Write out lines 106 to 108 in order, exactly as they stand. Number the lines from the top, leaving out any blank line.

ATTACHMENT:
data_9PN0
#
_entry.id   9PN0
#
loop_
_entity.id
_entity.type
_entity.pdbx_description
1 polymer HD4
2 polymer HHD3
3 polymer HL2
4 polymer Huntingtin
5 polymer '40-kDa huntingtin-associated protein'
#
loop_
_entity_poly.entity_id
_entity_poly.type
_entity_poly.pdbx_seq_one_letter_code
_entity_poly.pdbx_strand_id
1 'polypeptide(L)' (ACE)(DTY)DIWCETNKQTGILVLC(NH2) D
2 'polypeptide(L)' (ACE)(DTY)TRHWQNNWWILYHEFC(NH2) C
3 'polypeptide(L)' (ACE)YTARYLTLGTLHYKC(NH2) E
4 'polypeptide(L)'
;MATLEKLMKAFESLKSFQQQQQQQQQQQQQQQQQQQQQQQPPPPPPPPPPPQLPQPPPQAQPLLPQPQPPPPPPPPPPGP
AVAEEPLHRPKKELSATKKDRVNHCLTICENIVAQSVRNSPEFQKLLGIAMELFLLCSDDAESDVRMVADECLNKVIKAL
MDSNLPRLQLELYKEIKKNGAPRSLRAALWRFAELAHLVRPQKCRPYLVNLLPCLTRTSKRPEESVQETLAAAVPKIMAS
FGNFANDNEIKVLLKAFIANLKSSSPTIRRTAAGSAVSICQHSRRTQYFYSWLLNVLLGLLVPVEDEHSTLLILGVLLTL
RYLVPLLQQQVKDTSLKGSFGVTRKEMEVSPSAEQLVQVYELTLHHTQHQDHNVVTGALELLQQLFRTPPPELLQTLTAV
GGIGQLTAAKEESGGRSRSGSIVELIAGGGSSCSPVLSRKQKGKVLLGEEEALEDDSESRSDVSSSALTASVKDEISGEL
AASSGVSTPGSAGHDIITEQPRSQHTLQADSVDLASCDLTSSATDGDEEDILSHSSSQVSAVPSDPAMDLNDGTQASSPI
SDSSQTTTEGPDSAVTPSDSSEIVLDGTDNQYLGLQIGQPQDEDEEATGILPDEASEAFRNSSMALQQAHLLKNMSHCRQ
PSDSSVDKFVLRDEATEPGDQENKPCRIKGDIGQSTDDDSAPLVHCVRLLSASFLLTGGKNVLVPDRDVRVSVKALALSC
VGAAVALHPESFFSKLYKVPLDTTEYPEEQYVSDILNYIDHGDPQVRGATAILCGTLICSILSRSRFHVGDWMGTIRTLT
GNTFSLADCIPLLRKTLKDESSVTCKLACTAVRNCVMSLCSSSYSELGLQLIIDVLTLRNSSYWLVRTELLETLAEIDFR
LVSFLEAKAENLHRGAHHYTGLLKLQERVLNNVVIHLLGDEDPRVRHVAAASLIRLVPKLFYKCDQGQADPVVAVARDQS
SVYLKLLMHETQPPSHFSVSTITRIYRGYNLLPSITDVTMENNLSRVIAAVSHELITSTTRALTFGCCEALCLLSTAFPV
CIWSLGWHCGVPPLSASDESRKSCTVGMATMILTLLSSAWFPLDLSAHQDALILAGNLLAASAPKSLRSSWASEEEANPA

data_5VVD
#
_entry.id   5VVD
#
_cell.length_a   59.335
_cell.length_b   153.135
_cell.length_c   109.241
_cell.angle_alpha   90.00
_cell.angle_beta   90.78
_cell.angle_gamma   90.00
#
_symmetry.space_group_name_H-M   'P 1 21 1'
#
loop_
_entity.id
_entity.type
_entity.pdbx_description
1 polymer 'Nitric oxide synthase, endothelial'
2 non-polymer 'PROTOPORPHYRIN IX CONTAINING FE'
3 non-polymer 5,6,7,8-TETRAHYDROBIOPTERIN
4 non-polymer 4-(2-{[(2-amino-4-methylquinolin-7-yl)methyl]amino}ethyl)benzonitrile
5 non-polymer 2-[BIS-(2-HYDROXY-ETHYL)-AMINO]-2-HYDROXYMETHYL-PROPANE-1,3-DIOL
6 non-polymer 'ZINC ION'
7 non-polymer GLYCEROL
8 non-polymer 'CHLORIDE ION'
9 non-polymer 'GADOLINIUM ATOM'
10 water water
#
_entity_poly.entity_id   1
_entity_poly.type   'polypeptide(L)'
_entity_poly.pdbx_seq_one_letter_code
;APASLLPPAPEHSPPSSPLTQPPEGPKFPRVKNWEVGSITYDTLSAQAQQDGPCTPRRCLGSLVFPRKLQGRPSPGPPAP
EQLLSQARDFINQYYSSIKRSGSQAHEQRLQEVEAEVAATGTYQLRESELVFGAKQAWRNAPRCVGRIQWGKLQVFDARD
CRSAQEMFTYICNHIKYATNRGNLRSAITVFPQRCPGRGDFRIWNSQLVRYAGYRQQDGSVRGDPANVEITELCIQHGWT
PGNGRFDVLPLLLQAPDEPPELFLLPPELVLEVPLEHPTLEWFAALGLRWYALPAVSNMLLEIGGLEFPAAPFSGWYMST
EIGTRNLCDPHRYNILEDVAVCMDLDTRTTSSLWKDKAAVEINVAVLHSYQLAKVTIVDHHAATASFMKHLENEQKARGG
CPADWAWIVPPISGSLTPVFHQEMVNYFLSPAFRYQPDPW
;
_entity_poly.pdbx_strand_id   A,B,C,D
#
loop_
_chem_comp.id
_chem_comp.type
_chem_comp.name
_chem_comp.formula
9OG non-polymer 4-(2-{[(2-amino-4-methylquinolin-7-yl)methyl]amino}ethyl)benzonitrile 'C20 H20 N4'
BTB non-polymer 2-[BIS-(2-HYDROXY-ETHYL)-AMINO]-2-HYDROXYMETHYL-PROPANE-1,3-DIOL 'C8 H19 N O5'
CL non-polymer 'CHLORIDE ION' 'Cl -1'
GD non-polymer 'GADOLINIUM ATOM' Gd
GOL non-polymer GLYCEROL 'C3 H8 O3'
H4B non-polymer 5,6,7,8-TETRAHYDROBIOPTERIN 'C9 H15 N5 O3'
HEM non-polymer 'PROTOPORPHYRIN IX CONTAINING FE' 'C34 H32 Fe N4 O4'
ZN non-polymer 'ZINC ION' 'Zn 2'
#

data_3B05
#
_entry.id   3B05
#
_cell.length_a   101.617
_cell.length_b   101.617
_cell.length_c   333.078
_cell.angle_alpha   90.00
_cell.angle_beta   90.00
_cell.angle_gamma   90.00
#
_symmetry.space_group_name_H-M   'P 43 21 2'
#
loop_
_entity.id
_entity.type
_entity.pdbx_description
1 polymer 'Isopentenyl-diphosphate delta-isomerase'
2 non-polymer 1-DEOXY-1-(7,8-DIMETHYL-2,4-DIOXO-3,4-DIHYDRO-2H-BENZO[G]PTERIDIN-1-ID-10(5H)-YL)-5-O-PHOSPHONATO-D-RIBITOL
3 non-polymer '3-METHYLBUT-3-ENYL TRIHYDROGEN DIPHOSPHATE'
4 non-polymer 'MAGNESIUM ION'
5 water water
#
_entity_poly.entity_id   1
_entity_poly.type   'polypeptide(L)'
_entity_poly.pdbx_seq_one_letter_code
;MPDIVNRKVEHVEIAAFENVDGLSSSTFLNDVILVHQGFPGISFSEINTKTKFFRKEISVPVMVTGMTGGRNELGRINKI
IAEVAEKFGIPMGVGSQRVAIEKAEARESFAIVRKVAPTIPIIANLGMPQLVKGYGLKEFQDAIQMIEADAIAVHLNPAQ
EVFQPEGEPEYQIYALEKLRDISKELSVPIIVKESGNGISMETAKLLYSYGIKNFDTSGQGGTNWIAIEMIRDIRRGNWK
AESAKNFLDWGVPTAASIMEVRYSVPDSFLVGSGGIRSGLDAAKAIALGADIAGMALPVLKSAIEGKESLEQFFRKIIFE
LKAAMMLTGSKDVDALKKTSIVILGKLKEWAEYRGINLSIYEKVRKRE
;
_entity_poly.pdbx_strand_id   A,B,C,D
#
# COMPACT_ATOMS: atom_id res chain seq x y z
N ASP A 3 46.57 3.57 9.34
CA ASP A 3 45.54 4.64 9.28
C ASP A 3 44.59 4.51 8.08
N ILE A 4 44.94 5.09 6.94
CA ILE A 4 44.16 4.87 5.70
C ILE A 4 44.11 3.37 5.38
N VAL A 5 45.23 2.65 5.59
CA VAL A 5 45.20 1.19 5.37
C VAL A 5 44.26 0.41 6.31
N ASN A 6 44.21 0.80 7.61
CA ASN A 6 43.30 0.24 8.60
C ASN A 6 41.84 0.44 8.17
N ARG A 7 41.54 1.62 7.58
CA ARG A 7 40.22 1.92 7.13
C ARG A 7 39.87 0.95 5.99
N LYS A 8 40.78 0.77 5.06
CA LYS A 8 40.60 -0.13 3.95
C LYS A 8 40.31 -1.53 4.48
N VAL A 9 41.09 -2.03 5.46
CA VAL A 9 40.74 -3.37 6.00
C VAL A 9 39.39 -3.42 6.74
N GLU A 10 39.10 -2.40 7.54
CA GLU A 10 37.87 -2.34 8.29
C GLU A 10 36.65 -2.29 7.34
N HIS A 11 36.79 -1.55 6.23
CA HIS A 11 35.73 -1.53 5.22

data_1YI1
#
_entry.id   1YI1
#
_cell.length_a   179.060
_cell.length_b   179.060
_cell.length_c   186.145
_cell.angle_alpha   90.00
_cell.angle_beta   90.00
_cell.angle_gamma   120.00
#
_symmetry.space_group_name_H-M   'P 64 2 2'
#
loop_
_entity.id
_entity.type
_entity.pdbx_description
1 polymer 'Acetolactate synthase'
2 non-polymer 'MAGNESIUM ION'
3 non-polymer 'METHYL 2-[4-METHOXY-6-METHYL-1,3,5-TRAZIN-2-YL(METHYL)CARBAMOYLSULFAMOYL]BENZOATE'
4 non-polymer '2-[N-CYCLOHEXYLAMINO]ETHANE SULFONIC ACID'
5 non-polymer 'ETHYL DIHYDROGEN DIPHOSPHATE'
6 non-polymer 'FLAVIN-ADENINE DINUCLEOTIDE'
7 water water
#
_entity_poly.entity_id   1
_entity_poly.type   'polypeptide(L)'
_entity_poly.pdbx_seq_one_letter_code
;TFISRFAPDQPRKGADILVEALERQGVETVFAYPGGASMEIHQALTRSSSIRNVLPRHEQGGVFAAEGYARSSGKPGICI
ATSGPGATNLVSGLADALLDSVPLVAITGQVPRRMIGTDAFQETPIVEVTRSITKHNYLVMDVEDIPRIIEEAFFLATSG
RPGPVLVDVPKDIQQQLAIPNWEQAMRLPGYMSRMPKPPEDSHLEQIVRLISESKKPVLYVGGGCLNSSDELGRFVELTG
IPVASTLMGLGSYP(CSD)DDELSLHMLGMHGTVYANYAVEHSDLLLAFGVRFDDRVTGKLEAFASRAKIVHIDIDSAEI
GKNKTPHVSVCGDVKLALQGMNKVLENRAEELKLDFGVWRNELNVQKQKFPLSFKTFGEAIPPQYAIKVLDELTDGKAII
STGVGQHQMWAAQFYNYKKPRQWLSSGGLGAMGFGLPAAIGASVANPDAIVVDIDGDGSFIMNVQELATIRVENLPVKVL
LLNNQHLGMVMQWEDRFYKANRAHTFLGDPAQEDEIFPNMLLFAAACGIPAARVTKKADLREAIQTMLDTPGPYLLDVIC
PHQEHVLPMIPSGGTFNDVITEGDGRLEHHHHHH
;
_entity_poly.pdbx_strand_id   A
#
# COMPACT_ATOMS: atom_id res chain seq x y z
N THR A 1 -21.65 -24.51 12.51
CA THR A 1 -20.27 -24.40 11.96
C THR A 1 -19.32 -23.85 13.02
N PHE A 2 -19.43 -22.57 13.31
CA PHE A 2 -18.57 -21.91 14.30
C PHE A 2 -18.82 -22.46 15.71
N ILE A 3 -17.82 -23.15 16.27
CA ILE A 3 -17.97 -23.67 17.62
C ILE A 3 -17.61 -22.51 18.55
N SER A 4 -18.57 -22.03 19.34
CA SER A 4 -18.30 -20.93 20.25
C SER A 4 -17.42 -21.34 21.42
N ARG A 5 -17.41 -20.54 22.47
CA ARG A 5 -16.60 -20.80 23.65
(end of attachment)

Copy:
_entity.id
_entity.type
_entity.pdbx_description